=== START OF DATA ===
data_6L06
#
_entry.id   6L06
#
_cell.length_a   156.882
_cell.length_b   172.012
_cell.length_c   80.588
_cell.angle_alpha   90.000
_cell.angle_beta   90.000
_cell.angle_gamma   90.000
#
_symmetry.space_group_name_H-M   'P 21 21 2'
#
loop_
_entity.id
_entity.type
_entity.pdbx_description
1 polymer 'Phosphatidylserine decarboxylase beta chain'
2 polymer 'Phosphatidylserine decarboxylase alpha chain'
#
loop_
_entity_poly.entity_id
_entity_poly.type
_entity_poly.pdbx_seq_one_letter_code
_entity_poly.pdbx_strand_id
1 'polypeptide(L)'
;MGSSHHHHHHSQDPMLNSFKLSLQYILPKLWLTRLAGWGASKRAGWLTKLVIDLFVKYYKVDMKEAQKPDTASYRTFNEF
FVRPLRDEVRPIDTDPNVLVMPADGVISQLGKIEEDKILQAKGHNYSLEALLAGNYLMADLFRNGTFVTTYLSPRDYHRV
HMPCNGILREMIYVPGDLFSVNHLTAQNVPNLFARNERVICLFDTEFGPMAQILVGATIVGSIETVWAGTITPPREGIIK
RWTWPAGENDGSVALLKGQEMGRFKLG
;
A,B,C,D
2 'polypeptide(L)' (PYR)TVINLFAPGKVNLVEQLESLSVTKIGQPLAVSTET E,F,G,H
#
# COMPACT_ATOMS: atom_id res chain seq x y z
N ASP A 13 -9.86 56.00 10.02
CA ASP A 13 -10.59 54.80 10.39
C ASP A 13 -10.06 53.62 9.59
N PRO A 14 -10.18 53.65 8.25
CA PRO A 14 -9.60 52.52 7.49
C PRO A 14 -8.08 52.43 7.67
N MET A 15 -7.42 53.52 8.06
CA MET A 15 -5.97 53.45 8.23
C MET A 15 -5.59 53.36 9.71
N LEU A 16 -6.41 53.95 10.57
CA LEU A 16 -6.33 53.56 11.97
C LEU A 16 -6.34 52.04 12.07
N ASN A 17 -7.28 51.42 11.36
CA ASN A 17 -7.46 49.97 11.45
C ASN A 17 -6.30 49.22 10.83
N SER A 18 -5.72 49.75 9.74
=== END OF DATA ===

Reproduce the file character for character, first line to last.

data_6L06
#
_entry.id   6L06
#
_cell.length_a   156.882
_cell.length_b   172.012
_cell.length_c   80.588
_cell.angle_alpha   90.000
_cell.angle_beta   90.000
_cell.angle_gamma   90.000
#
_symmetry.space_group_name_H-M   'P 21 21 2'
#
loop_
_entity.id
_entity.type
_entity.pdbx_description
1 polymer 'Phosphatidylserine decarboxylase beta chain'
2 polymer 'Phosphatidylserine decarboxylase alpha chain'
#
loop_
_entity_poly.entity_id
_entity_poly.type
_entity_poly.pdbx_seq_one_letter_code
_entity_poly.pdbx_strand_id
1 'polypeptide(L)'
;MGSSHHHHHHSQDPMLNSFKLSLQYILPKLWLTRLAGWGASKRAGWLTKLVIDLFVKYYKVDMKEAQKPDTASYRTFNEF
FVRPLRDEVRPIDTDPNVLVMPADGVISQLGKIEEDKILQAKGHNYSLEALLAGNYLMADLFRNGTFVTTYLSPRDYHRV
HMPCNGILREMIYVPGDLFSVNHLTAQNVPNLFARNERVICLFDTEFGPMAQILVGATIVGSIETVWAGTITPPREGIIK
RWTWPAGENDGSVALLKGQEMGRFKLG
;
A,B,C,D
2 'polypeptide(L)' (PYR)TVINLFAPGKVNLVEQLESLSVTKIGQPLAVSTET E,F,G,H
#
# COMPACT_ATOMS: atom_id res chain seq x y z
N ASP A 13 -9.86 56.00 10.02
CA ASP A 13 -10.59 54.80 10.39
C ASP A 13 -10.06 53.62 9.59
N PRO A 14 -10.18 53.65 8.25
CA PRO A 14 -9.60 52.52 7.49
C PRO A 14 -8.08 52.43 7.67
N MET A 15 -7.42 53.52 8.06
CA MET A 15 -5.97 53.45 8.23
C MET A 15 -5.59 53.36 9.71
N LEU A 16 -6.41 53.95 10.57
CA LEU A 16 -6.33 53.56 11.97
C LEU A 16 -6.34 52.04 12.07
N ASN A 17 -7.28 51.42 11.36
CA ASN A 17 -7.46 49.97 11.45
C ASN A 17 -6.30 49.22 10.83
N SER A 18 -5.72 49.75 9.74